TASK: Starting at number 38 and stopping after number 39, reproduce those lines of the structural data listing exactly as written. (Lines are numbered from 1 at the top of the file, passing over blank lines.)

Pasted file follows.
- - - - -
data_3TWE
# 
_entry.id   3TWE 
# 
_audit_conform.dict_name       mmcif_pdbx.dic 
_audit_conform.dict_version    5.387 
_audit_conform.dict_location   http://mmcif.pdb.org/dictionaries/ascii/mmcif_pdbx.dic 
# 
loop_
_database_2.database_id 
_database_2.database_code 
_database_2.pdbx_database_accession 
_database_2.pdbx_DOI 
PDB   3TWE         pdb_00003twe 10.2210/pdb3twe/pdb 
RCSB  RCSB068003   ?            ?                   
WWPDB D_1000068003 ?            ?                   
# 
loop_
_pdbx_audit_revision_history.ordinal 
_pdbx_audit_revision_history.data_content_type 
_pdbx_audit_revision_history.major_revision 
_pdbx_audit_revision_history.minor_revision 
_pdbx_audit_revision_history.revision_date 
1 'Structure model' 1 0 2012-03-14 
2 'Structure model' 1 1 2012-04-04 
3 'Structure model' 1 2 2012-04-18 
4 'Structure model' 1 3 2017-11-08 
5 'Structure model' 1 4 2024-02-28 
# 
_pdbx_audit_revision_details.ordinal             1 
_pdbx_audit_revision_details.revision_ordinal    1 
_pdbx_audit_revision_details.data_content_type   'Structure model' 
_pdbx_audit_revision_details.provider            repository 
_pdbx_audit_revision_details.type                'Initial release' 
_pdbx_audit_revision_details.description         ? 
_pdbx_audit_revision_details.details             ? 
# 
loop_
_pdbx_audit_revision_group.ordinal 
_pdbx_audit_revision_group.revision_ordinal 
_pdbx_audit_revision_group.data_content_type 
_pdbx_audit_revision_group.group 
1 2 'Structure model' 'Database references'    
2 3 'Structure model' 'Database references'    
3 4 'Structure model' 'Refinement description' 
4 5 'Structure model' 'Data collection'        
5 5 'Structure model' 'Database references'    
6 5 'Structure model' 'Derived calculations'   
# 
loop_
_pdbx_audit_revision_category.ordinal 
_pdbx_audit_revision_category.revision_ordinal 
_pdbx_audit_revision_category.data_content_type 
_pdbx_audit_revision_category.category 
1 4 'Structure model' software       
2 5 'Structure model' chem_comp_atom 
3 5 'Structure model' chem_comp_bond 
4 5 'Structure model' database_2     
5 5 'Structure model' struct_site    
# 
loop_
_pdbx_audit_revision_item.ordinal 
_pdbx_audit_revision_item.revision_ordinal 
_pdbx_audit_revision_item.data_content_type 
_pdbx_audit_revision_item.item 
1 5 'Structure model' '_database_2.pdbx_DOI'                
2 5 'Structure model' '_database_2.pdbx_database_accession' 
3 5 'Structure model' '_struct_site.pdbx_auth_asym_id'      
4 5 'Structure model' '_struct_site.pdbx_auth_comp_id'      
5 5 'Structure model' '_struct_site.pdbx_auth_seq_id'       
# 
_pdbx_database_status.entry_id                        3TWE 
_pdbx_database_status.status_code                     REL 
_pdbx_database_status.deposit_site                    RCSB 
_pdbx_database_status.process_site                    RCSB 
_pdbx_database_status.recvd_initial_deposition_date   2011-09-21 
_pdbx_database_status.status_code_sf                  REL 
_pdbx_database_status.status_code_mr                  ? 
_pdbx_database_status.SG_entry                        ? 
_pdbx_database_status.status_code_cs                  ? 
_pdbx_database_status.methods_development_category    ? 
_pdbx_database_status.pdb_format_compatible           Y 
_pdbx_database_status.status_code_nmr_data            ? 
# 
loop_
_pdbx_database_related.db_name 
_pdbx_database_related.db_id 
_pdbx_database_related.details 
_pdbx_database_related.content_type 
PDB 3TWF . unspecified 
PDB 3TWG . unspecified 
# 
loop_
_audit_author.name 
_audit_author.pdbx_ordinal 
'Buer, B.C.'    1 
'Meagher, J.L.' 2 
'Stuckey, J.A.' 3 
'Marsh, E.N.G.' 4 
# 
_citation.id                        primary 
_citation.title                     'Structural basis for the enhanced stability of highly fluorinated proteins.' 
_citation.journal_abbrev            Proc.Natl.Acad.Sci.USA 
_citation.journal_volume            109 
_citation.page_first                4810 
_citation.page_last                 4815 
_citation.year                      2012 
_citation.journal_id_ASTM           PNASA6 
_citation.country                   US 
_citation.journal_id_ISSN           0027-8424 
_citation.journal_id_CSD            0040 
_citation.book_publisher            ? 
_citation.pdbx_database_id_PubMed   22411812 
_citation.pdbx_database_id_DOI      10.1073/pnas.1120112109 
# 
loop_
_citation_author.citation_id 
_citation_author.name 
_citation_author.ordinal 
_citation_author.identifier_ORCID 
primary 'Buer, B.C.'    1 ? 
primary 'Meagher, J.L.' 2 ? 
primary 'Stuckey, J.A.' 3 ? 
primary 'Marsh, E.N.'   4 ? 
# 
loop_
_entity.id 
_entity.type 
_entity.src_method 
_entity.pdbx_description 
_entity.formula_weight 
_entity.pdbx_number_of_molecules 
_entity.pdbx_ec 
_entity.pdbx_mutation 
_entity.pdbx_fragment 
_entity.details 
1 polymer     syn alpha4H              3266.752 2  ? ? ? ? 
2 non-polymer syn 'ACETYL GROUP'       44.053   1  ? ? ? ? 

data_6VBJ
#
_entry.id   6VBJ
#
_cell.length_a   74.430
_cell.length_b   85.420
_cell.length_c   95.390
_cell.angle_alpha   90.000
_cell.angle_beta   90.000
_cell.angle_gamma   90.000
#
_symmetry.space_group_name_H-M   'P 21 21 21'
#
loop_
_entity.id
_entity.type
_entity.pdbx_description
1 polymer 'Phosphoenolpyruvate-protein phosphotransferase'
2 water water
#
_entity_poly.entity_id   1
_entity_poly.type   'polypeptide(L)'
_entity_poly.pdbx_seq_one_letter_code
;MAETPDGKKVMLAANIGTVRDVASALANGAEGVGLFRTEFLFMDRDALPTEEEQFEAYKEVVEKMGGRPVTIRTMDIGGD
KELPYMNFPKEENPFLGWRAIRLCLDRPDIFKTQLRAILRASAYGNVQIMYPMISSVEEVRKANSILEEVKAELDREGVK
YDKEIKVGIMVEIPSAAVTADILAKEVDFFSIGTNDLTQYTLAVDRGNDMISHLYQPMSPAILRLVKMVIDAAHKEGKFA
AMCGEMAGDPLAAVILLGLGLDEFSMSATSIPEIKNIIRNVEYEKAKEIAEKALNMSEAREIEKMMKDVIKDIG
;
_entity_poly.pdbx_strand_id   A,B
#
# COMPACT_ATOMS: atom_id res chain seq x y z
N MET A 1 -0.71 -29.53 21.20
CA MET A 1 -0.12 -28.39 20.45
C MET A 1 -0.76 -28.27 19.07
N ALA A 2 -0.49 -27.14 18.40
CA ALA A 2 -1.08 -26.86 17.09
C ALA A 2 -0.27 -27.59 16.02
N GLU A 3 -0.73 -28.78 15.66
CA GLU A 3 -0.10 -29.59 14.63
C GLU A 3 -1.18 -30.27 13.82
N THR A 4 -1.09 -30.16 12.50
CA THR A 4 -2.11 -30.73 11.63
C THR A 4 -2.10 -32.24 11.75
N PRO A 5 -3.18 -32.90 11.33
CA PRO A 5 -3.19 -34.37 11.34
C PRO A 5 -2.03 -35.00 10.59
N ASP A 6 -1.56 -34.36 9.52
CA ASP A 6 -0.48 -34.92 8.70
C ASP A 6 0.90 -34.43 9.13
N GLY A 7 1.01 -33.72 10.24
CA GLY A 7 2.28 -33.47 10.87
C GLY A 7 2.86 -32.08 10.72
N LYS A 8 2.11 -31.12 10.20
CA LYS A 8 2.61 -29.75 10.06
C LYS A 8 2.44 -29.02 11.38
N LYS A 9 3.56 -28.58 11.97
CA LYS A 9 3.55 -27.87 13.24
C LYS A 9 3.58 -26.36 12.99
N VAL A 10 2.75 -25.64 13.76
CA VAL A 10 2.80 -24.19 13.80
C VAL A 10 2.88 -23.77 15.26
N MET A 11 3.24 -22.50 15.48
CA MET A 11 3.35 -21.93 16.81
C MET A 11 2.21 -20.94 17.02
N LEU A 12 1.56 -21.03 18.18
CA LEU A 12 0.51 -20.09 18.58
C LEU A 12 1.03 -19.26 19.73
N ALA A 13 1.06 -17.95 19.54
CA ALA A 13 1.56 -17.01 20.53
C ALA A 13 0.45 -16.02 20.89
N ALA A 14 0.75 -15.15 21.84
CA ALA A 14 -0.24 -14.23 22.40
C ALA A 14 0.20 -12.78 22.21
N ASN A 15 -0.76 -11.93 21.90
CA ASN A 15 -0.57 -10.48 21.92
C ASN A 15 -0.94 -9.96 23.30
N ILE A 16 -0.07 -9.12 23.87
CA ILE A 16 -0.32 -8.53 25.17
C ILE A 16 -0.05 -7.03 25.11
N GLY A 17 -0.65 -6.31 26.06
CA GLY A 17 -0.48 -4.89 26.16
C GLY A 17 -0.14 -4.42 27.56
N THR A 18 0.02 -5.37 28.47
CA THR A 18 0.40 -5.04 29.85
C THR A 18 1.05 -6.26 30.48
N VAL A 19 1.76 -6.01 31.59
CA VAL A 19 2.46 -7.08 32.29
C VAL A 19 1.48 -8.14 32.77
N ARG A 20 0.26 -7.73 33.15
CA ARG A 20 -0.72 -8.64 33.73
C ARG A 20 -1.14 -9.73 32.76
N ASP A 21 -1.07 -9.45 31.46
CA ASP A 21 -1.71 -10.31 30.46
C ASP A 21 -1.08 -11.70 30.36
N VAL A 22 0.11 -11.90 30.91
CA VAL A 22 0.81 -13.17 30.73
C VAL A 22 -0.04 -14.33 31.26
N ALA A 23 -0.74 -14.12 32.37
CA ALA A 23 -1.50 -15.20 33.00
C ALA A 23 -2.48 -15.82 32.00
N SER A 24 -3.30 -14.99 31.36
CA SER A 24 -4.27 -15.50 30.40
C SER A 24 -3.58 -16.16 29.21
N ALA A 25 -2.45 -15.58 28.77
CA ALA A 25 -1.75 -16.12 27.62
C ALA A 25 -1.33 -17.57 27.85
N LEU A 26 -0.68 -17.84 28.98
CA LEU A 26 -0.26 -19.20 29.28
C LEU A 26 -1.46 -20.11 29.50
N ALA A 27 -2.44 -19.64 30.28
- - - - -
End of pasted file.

loop_
_pdbx_audit_revision_group.ordinal 